Chapter 5. Be Patient, but Waste No Time
When [the West] fully learns that cooperation, not rugged individualism, is the quality that most characterizes and preserves it, then it will have achieved itself and outlived its origins. Then it has a chance to create a society to match its scenery. [Stegner 1969:37–38]
I have always felt fortunate to have been born in the Puget Sound area. I went away for college and stayed away for seven more years, but reached a point when it was time to come home. In the St. Louis apartment where I lived at the time, I had hung a large watercolor painting over my bed of my favorite view from Seattle, looking out over the sound to the Olympic Mountains from Discovery Park. Friends who saw it asked incredulously, “That’s in the city?” It was, in fact, about two miles from where I grew up.
I hope my children share my deep attachment to this area. Like all parents, I worry about the world they will inherit. Taking action to conserve our natural heritage will not protect them from every worry I have, but it is not irrelevant to others on my list. It can build relationships and institutions useful for addressing many other regional challenges. It can be a counter-example to the failures of our politics, and inspire us to address other needs. It is one of the best things we can do to strengthen our regional economy over the long term. Where it offers no direct help, it can still preserve, for our corner of the world, one of the most valuable and necessary sources of consolation we have.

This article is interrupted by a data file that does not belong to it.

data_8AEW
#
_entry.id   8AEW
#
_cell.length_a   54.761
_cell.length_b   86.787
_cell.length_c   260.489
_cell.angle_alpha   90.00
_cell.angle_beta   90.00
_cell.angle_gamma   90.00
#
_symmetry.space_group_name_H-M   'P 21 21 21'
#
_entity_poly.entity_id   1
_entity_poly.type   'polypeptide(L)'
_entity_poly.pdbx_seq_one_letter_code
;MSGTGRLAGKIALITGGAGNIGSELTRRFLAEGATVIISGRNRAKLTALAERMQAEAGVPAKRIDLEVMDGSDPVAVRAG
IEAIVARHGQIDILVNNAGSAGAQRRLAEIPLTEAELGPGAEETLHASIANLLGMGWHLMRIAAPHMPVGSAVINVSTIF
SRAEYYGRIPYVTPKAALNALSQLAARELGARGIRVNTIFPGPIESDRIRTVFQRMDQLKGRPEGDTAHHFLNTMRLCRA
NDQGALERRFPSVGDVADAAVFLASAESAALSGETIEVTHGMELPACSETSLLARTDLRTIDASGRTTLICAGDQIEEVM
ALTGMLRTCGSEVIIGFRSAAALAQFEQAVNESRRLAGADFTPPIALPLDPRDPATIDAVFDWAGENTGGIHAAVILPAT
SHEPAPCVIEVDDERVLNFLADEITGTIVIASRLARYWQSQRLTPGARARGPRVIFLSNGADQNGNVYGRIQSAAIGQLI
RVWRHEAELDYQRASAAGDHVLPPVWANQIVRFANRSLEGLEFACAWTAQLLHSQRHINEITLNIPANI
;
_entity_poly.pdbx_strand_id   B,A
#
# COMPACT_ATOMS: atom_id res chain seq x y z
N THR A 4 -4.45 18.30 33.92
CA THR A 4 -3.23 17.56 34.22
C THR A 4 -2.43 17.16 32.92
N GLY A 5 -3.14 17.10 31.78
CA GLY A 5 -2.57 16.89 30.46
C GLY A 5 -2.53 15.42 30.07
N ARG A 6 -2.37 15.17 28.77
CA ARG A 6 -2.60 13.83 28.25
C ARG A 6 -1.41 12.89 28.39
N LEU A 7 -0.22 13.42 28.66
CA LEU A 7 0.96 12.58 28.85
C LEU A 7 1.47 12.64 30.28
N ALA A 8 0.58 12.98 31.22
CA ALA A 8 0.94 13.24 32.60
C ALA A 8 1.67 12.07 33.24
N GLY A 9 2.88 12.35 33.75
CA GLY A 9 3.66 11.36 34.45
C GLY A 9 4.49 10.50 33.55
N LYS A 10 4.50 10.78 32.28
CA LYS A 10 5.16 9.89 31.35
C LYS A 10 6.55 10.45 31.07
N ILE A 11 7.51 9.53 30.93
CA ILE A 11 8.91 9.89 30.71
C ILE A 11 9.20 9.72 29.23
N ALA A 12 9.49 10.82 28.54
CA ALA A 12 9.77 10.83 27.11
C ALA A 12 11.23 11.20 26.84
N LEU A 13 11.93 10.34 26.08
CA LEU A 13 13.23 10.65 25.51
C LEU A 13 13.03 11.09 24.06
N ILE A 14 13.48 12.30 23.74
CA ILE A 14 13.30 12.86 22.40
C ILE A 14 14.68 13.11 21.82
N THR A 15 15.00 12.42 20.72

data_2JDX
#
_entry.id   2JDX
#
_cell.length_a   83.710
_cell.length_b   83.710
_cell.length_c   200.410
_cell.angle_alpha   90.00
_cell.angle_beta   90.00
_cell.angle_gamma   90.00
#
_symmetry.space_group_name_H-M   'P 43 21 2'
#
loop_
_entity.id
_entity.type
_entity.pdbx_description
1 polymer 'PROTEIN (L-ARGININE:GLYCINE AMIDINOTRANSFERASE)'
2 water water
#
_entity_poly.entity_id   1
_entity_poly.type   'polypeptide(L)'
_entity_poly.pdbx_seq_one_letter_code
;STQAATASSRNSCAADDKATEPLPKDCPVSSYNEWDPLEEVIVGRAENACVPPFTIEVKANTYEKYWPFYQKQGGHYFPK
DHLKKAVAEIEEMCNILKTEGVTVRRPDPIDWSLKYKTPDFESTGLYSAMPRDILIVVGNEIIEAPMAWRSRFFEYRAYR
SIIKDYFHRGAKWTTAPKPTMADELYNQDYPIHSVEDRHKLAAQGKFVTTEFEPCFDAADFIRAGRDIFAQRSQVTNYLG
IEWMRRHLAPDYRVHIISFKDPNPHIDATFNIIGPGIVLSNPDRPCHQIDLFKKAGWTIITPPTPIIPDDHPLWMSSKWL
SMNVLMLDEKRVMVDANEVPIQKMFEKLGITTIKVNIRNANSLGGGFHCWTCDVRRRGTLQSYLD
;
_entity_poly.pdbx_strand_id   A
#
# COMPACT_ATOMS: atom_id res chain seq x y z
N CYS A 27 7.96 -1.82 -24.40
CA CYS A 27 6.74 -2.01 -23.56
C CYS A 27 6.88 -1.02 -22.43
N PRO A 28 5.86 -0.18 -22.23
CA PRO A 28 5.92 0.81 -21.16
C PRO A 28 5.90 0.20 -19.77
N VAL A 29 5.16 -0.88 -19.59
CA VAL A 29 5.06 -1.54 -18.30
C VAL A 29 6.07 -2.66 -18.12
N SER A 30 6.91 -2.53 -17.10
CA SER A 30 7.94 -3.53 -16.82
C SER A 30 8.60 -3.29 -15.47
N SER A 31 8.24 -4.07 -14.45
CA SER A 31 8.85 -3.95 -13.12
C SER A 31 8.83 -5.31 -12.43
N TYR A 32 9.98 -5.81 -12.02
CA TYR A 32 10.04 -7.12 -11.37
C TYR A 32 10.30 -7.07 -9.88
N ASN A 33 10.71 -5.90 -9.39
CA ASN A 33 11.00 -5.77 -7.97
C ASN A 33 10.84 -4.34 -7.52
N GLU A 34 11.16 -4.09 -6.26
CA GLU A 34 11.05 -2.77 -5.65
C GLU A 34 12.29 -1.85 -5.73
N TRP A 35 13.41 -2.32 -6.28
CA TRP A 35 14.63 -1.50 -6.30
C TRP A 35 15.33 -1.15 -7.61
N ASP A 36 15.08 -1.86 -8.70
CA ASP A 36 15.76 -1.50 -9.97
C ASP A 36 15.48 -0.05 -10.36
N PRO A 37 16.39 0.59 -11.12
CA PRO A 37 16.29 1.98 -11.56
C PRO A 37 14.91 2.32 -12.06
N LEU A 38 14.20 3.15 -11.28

We are as well-positioned to conserve our natural heritage as any region in the world. We are wealthy even by American standards, with an extraordinary concentration of philanthropic assets and a fundamentally strong economy based on knowledge-intensive industries such as software, aerospace, biotechnology, and health care. The natural beauty of our region inspires its own political support for protection. Even basic geography favors us, as Puget Sound dilutes and flushes out regional wastes and minimizes the environmental impacts of highly urbanized areas outside of their own individual river basins. Tribal treaty rights also give conservation in our region some unusual legal advantages (see Chapter 13), potentially providing crucial legal powers unavailable to most of the rest of the country.